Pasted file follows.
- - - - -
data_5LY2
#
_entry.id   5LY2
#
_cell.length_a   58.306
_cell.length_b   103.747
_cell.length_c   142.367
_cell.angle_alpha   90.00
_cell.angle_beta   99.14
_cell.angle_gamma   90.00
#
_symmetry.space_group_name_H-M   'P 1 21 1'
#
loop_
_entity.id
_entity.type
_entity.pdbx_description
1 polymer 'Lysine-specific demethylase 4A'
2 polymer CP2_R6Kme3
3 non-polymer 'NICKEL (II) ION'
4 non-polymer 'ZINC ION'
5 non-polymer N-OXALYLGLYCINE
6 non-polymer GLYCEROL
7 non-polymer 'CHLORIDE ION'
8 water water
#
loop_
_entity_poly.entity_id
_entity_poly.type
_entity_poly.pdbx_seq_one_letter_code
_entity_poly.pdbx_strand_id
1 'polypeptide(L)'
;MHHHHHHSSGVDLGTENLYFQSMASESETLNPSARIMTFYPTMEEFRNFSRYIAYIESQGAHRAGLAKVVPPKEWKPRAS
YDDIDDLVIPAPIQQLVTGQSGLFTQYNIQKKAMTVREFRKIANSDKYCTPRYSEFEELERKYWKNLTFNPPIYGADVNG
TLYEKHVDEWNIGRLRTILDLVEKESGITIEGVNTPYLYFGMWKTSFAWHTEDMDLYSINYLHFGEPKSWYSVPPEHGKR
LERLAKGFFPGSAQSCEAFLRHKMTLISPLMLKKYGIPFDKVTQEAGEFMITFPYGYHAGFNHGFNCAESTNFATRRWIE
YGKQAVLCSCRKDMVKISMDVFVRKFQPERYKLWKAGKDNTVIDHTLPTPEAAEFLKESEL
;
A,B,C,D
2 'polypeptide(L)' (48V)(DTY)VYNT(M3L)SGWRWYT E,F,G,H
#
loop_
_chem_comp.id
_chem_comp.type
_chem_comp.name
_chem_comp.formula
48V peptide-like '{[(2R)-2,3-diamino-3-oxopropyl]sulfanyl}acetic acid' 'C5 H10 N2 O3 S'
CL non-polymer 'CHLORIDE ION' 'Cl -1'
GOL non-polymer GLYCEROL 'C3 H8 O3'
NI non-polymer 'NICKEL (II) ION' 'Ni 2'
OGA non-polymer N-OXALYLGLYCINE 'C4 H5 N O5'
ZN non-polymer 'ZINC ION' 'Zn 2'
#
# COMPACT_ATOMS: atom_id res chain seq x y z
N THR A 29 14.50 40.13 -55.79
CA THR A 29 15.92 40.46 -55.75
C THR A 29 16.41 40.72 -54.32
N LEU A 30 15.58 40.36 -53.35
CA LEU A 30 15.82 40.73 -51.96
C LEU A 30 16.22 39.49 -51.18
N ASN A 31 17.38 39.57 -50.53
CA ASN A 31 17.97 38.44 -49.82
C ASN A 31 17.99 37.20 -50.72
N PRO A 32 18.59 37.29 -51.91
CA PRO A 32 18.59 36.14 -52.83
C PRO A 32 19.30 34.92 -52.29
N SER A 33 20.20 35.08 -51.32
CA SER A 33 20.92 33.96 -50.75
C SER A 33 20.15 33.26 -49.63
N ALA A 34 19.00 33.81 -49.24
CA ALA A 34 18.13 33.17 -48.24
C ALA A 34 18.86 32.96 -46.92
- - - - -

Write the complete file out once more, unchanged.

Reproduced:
data_5LY2
#
_entry.id   5LY2
#
_cell.length_a   58.306
_cell.length_b   103.747
_cell.length_c   142.367
_cell.angle_alpha   90.00
_cell.angle_beta   99.14
_cell.angle_gamma   90.00
#
_symmetry.space_group_name_H-M   'P 1 21 1'
#
loop_
_entity.id
_entity.type
_entity.pdbx_description
1 polymer 'Lysine-specific demethylase 4A'
2 polymer CP2_R6Kme3
3 non-polymer 'NICKEL (II) ION'
4 non-polymer 'ZINC ION'
5 non-polymer N-OXALYLGLYCINE
6 non-polymer GLYCEROL
7 non-polymer 'CHLORIDE ION'
8 water water
#
loop_
_entity_poly.entity_id
_entity_poly.type
_entity_poly.pdbx_seq_one_letter_code
_entity_poly.pdbx_strand_id
1 'polypeptide(L)'
;MHHHHHHSSGVDLGTENLYFQSMASESETLNPSARIMTFYPTMEEFRNFSRYIAYIESQGAHRAGLAKVVPPKEWKPRAS
YDDIDDLVIPAPIQQLVTGQSGLFTQYNIQKKAMTVREFRKIANSDKYCTPRYSEFEELERKYWKNLTFNPPIYGADVNG
TLYEKHVDEWNIGRLRTILDLVEKESGITIEGVNTPYLYFGMWKTSFAWHTEDMDLYSINYLHFGEPKSWYSVPPEHGKR
LERLAKGFFPGSAQSCEAFLRHKMTLISPLMLKKYGIPFDKVTQEAGEFMITFPYGYHAGFNHGFNCAESTNFATRRWIE
YGKQAVLCSCRKDMVKISMDVFVRKFQPERYKLWKAGKDNTVIDHTLPTPEAAEFLKESEL
;
A,B,C,D
2 'polypeptide(L)' (48V)(DTY)VYNT(M3L)SGWRWYT E,F,G,H
#
loop_
_chem_comp.id
_chem_comp.type
_chem_comp.name
_chem_comp.formula
48V peptide-like '{[(2R)-2,3-diamino-3-oxopropyl]sulfanyl}acetic acid' 'C5 H10 N2 O3 S'
CL non-polymer 'CHLORIDE ION' 'Cl -1'
GOL non-polymer GLYCEROL 'C3 H8 O3'
NI non-polymer 'NICKEL (II) ION' 'Ni 2'
OGA non-polymer N-OXALYLGLYCINE 'C4 H5 N O5'
ZN non-polymer 'ZINC ION' 'Zn 2'
#
# COMPACT_ATOMS: atom_id res chain seq x y z
N THR A 29 14.50 40.13 -55.79
CA THR A 29 15.92 40.46 -55.75
C THR A 29 16.41 40.72 -54.32
N LEU A 30 15.58 40.36 -53.35
CA LEU A 30 15.82 40.73 -51.96
C LEU A 30 16.22 39.49 -51.18
N ASN A 31 17.38 39.57 -50.53
CA ASN A 31 17.97 38.44 -49.82
C ASN A 31 17.99 37.20 -50.72
N PRO A 32 18.59 37.29 -51.91
CA PRO A 32 18.59 36.14 -52.83
C PRO A 32 19.30 34.92 -52.29
N SER A 33 20.20 35.08 -51.32
CA SER A 33 20.92 33.96 -50.75
C SER A 33 20.15 33.26 -49.63
N ALA A 34 19.00 33.81 -49.24
CA ALA A 34 18.13 33.17 -48.24
C ALA A 34 18.86 32.96 -46.92